Some of these countries possess nuclear weapons. They have ships that carry nuclear weapons; they have nuclear-powered ships, and so it goes on. As far as these international agreements are concerned, our allies quite lawfully possess that material. Whether or not some people like it, it happens to be the Government's policy to allow these ships to come to Australia, as it would be the policy of the Opposition. Indeed we welcome them, which is sometimes more than I can say for the Government. It is certainly the Opposition's policy to do this. We well know that a number of people in Australia take very active steps to protest against these particular visits. A very small and probably declining element of the Australian community is prepared to take extreme steps to make its objections to these visits known. I suggest to the Government that it would even be prone to taking the legal steps contained within the Bill before us to try to prevent them occurring-an action which we fear.

The interpretation of this legislation could well be put in question by certain people in Australia for very political reasons. If this situation arose I think there would be a difficulty. There may well be a difficulty in explaining to a court exactly what is intended by this legislation and by the international instruments to which it gives effect. We are concerned that we should make it explicit that this legislation does not apply to our defence arrangements, particularly those dealing with nuclear allies. The suggested amendment seeks to insert in the legislation a provision which makes it quite clear that this Bill and all the international instruments with which it deals will not apply to our defence arrangements and, in particular, to those arrangements with allies who are nuclear armed.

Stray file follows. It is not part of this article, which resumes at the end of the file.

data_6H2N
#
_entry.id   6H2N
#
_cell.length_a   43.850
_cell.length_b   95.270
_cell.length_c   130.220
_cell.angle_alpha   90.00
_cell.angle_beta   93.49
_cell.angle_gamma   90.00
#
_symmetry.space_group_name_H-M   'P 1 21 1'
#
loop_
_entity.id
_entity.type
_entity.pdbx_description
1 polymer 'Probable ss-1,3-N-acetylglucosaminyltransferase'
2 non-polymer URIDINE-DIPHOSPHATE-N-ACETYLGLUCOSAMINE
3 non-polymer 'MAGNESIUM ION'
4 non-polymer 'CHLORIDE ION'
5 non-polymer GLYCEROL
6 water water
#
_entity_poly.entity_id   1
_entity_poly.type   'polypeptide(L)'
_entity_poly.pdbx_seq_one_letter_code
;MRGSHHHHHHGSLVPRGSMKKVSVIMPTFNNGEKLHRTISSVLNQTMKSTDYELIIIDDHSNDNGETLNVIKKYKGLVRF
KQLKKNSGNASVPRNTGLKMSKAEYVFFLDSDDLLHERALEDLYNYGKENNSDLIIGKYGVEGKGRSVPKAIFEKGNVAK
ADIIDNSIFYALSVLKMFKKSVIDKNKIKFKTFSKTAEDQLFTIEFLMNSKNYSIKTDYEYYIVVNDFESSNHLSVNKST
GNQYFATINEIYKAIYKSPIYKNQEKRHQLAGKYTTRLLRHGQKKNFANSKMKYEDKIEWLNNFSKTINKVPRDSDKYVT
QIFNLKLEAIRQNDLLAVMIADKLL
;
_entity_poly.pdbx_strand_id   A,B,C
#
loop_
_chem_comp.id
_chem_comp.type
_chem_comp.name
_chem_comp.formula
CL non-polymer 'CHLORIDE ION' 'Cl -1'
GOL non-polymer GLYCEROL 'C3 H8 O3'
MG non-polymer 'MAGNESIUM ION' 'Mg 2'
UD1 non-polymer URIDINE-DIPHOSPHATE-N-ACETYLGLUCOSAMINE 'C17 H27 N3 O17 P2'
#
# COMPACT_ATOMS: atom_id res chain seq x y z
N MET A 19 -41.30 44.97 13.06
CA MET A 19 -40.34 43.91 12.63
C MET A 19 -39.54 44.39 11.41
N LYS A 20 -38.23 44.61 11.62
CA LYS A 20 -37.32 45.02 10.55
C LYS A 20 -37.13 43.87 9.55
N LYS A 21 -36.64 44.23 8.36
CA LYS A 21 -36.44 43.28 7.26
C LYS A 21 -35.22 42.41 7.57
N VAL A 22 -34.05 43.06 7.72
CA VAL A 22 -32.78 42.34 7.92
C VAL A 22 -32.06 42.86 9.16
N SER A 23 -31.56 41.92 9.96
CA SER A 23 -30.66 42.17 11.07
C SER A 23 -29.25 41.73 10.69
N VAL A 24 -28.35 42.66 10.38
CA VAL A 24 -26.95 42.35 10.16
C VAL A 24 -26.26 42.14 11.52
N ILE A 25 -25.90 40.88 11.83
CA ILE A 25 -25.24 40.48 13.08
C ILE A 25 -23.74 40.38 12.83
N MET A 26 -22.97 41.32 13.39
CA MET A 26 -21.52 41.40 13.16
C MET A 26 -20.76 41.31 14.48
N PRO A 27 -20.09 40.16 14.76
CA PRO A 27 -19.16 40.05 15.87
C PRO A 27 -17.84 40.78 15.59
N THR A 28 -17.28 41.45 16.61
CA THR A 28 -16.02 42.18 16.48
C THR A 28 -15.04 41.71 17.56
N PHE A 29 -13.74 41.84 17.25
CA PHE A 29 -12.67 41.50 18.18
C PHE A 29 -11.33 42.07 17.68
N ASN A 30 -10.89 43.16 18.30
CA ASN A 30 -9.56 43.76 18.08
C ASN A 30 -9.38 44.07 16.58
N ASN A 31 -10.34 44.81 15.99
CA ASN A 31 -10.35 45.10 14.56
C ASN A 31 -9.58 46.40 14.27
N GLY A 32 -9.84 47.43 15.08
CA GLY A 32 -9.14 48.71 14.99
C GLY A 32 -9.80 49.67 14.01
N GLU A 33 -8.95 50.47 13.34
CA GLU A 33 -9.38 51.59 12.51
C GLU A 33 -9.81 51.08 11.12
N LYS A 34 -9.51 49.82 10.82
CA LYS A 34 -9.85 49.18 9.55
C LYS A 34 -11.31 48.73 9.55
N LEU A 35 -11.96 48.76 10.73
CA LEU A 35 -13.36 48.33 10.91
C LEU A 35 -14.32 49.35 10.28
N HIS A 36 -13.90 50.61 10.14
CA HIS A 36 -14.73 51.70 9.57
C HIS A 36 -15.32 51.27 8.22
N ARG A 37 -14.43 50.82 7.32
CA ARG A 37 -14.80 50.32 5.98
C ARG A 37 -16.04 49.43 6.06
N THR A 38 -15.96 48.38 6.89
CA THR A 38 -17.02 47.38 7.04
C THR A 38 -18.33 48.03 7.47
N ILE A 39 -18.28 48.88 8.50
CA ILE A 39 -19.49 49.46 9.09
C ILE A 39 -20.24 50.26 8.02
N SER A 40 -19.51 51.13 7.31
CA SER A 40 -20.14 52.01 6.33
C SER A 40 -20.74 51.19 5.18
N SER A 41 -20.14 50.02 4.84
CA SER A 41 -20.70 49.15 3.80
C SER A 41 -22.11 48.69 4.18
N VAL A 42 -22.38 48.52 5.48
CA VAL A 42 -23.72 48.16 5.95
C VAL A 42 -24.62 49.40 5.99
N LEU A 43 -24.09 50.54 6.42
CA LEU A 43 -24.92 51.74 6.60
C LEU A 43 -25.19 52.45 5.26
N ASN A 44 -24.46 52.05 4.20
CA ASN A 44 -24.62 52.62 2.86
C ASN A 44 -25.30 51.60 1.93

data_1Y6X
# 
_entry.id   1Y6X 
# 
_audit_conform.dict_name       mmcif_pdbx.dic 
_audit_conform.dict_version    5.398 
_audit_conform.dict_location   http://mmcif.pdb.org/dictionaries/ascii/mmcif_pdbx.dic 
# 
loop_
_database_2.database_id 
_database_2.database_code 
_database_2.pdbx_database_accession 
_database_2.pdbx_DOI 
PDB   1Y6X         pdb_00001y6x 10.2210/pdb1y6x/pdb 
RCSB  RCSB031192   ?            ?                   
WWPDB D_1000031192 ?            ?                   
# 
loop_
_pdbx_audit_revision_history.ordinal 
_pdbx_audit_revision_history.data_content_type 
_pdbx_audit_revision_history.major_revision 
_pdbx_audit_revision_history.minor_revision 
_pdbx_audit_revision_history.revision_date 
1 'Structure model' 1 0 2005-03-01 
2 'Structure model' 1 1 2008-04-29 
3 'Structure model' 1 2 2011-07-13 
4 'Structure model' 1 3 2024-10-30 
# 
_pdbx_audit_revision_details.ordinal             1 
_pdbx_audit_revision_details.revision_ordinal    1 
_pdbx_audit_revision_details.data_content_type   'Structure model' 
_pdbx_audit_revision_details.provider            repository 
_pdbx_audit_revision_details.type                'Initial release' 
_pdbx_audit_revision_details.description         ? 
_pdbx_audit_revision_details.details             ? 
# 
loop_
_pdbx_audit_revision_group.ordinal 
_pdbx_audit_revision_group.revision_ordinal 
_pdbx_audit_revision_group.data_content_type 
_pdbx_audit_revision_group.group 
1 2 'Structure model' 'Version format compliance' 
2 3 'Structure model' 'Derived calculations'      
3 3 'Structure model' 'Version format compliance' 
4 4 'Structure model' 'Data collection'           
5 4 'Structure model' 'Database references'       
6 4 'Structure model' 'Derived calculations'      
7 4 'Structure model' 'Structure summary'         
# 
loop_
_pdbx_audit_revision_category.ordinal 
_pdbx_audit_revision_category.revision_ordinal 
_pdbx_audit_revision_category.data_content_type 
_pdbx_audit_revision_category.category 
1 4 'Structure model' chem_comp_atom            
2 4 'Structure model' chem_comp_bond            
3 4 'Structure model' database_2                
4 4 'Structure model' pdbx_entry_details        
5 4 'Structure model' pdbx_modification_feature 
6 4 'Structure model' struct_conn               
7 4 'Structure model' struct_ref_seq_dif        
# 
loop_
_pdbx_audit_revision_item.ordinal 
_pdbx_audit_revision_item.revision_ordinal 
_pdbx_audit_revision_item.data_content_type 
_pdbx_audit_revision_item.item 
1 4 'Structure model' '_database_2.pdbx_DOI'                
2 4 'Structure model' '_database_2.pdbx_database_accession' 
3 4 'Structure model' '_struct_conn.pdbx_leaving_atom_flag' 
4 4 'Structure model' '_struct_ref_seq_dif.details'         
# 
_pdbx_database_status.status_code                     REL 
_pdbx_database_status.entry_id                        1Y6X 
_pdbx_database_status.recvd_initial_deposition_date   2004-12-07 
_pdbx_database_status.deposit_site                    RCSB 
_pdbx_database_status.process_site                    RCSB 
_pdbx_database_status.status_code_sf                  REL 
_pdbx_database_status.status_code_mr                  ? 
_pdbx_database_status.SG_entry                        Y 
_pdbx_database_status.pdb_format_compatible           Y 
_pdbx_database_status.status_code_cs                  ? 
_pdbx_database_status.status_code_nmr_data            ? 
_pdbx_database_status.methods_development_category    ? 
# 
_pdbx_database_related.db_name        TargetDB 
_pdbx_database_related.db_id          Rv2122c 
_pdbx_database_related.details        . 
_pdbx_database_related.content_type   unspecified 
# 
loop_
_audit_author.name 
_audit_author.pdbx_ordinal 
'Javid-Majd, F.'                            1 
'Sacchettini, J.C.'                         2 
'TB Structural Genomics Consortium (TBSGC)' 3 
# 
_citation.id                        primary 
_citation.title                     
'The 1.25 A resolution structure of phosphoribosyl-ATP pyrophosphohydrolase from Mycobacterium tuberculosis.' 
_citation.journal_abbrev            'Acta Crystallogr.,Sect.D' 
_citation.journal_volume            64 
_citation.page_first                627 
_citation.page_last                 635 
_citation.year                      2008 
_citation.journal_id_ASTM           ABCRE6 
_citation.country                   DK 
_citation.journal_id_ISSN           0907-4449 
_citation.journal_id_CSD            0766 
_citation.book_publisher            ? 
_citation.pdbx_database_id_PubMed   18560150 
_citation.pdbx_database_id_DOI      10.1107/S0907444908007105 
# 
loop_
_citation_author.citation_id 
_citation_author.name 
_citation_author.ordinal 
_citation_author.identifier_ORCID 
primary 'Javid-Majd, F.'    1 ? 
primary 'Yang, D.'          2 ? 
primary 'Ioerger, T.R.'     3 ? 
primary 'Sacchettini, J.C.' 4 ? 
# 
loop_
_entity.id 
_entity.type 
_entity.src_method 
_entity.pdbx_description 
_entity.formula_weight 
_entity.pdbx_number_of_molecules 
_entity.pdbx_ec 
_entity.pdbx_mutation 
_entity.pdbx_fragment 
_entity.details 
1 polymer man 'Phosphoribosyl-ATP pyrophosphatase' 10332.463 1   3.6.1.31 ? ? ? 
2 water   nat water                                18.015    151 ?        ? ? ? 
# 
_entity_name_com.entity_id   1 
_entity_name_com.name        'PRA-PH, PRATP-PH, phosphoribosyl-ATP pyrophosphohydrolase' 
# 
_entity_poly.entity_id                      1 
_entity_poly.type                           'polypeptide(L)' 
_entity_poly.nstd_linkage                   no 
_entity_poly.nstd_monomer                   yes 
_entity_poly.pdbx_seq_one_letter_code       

Not only is it not intended that the legislation should apply to these defence arrangements but also as a matter of law it will not apply to those particular allies. The fact that the Government, through Senator Gareth Evans, has confirmed this, as I have said, is some comfort for the future and, hopefully, will add strength to the otherwise powerful legal argument that would be advanced in the courts by the Government if the event that I fear did occur. We believe that it is better that the legislation express this intent and not have it interpreted by some court and judges in the future outside the full knowledge of what the Minister intended at the time. It should be made crystal clear in this legislation exactly what is intended.